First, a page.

I won't pick her response apart; I'll just post my reply:

Ms Bates,
Thank you very much for your reply. I can understand your problems with my first email; I work in IT and I know first-hand how overzealous some spam filters can be.
Unfortunately, my wife's attendance at a baby massage course was quite a while ago now so we do not have any of the literature and memory of who the instructor was has long-since faded. I mentioned it in my previous email only to provide background and the reason for my attention to your website. My primary focus has been the claims made on the IAIM websuite because of the potential for IAIM members to use it as a source of information for their own websites etc.
It doesn't surprise me that tens of thousands of people attest to positive experiences with baby massage and my wife may be one of them. However, this doesn't really address the problem of a lack of objective scientific evidence for what are specific claims of health benefits.
I'd like highlight a very recent example which I believe demonstrates the problem with the current trend of using testimony and anecdote to justify objective claims. Recently the ASA concluded that the claims made by a faith-healing group were misleading (http://www.bbc.co.uk/news/uk-england-somerset-16871116). While I accept that the claims made for infant massage are not as extreme as those by the HOTS group, the analogy is very close. I am sure tens (if not hundreds) of thousands of people would attest to positive health outcomes through the use of faith healing or prayer. However, whenever controlled studies are performed on the efficacy of faith-healing or intercessory prayer it is discovered that it does not work in any practical sense. Therefore a higher standard of evidence is required to make such claims.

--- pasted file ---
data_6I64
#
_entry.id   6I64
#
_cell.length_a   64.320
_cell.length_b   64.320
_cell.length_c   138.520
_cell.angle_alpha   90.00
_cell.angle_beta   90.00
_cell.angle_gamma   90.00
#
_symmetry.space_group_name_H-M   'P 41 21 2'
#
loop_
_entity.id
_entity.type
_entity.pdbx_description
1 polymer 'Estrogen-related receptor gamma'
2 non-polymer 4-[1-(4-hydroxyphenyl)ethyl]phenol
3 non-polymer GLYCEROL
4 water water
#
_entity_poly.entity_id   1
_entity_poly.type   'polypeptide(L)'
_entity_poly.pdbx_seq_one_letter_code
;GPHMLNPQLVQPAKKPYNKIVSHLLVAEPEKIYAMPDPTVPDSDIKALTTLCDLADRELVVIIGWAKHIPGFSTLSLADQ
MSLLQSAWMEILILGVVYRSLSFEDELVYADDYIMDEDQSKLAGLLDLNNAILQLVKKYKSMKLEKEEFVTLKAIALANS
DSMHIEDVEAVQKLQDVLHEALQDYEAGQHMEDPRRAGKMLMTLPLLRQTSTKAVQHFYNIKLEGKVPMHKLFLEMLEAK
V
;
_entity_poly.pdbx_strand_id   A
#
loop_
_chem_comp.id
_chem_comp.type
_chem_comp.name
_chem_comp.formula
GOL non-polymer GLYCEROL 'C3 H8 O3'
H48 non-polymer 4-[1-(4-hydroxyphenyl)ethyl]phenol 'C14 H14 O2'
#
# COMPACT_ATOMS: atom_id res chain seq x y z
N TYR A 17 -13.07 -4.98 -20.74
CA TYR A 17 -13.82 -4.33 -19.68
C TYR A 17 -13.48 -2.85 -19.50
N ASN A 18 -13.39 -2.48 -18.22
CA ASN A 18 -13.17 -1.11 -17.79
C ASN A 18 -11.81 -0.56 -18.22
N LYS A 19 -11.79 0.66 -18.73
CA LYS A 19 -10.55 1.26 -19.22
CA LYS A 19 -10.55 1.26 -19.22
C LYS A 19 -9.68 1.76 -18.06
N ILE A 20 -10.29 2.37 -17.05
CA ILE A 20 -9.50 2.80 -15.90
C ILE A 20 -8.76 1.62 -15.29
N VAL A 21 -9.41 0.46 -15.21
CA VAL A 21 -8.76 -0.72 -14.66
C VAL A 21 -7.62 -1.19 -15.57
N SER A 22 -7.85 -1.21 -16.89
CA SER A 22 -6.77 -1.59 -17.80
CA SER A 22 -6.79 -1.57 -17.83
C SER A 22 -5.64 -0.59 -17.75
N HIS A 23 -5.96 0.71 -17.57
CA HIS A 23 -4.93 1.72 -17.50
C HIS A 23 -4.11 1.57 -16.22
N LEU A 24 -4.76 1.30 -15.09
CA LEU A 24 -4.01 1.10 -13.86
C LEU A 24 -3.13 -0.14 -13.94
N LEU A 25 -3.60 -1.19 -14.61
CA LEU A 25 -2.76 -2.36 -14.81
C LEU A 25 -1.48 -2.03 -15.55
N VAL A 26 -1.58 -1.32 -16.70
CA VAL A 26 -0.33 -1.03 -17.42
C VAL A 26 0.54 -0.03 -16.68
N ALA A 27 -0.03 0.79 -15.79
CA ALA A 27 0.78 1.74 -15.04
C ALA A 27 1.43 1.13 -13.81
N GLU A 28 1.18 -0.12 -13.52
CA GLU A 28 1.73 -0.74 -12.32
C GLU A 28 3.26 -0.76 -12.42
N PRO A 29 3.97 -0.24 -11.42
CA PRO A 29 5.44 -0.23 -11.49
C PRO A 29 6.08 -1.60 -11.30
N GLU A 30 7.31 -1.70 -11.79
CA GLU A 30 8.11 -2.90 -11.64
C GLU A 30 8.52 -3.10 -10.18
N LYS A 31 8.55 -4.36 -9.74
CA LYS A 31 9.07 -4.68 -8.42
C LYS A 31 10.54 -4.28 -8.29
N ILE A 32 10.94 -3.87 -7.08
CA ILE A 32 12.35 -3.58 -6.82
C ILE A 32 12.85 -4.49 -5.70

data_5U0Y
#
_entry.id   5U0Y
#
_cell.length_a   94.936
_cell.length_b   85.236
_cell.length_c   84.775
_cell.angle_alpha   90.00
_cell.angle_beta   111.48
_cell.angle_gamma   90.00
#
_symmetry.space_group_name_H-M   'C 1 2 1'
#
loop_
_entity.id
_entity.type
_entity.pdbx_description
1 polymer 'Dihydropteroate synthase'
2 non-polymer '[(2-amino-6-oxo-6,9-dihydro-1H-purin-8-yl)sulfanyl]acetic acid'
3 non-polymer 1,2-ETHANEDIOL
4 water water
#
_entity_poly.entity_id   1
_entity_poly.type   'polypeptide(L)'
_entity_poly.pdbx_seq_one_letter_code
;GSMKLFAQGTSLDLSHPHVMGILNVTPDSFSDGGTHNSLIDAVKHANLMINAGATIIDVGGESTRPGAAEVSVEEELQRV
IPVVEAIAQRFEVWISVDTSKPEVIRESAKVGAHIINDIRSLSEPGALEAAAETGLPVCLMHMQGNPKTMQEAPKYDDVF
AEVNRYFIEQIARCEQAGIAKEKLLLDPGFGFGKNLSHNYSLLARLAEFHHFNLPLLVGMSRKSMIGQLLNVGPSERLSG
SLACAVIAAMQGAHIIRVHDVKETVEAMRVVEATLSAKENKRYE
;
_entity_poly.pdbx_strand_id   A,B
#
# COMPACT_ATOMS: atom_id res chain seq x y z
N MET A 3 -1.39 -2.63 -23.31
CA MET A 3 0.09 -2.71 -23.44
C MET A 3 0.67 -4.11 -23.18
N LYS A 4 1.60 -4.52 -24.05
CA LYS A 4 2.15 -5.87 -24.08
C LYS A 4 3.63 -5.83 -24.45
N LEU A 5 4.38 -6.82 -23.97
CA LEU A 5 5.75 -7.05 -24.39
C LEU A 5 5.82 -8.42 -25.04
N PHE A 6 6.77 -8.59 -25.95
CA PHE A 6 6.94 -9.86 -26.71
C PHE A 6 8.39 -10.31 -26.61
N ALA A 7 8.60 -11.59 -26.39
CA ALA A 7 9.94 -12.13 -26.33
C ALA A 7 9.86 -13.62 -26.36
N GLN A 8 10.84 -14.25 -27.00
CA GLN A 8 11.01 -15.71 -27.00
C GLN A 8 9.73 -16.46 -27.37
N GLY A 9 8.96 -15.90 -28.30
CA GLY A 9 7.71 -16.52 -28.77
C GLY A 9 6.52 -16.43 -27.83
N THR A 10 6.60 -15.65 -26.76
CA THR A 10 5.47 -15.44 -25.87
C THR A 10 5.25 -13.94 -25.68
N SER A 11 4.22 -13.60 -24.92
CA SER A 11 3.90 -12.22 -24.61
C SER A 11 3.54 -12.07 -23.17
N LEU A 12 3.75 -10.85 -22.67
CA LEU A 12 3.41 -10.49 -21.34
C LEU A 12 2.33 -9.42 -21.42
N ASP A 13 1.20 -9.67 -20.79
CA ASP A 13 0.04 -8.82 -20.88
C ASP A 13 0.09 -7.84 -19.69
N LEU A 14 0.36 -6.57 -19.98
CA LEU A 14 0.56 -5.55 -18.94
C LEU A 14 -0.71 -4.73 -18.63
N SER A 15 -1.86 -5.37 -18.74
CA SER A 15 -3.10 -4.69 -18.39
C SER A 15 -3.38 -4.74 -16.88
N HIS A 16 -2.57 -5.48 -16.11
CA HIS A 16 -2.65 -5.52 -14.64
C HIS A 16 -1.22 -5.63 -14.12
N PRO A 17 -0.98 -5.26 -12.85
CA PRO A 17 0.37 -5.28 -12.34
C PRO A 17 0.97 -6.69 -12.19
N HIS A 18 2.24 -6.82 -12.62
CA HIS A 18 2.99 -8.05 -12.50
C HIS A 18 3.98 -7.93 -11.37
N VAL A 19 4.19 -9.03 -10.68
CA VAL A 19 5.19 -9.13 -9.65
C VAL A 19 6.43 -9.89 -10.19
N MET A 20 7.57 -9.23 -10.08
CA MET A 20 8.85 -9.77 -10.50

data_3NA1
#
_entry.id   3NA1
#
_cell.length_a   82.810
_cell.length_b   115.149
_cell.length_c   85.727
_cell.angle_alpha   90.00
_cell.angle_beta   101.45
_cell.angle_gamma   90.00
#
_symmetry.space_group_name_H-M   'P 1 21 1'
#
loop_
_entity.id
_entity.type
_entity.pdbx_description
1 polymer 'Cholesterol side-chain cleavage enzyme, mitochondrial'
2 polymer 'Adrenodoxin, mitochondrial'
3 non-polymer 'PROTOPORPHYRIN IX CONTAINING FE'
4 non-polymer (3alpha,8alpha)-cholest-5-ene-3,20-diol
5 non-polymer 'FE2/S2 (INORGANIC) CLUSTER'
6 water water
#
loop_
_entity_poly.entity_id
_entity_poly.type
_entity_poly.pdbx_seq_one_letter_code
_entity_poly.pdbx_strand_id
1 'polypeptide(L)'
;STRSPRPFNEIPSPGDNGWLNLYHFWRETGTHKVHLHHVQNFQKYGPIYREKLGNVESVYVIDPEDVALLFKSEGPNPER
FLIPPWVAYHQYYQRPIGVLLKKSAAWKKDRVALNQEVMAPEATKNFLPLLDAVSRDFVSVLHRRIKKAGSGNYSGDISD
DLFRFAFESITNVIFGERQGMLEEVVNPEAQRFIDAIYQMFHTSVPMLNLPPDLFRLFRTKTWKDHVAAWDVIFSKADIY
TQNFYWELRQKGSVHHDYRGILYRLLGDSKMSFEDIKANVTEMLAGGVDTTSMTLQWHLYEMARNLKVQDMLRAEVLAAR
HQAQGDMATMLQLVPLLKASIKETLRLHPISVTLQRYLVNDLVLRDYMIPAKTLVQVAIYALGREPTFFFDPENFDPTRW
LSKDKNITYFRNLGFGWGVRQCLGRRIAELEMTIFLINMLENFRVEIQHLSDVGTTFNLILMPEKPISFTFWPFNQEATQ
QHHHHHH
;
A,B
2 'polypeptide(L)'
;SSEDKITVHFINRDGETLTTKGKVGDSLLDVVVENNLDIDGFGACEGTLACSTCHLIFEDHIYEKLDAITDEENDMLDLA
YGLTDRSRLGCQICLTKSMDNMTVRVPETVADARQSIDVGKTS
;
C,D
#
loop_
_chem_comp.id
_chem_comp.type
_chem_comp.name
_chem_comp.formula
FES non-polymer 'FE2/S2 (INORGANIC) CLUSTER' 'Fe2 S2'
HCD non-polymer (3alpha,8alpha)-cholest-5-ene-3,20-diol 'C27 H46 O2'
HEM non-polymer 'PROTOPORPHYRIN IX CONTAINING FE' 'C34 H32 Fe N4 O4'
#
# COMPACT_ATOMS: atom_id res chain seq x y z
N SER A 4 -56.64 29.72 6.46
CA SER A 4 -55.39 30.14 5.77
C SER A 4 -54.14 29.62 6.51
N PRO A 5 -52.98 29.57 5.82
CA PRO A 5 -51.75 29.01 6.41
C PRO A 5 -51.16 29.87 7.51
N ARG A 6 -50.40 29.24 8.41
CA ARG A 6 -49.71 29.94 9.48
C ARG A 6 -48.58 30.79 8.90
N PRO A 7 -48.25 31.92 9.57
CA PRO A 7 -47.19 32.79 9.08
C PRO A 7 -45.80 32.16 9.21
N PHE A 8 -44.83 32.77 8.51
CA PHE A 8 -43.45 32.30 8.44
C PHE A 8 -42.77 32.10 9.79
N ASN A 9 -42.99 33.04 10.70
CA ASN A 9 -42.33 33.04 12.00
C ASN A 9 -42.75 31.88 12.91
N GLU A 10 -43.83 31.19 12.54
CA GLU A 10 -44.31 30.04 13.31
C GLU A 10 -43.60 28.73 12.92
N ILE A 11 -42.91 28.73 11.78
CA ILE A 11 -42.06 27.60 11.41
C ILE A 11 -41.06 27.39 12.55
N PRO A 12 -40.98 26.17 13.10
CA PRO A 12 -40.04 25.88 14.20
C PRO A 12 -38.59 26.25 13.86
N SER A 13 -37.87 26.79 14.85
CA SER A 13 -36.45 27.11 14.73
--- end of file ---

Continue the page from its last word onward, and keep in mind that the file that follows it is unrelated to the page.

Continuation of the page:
I'm glad that you acknowledge the importance of questioning the evidence underpinning claims of benefits. I am, however, looking for actions that demonstrate the IAIM is dedicated to an honest and evidence-based approach in their communications. Although I have no reason to doubt that the IAIM is currently reviewing the contents of its website may I just reiterate the fact that I am not simply seeking some kind of personal satisfaction; I am looking to establish whether the website material breaches very important regulation that exists to protect the public (http://www.cap.org.uk/The-Codes/CAP-Code/CAP-Code-Item.aspx?q=CAP%20Code%20new_Specific%20Category%20Sections_12%20Medicines,%20medical%20devices,%20health-related%20products%20and%20beauty%20products_Rules#c581), something the IAIM should be looking to address urgently.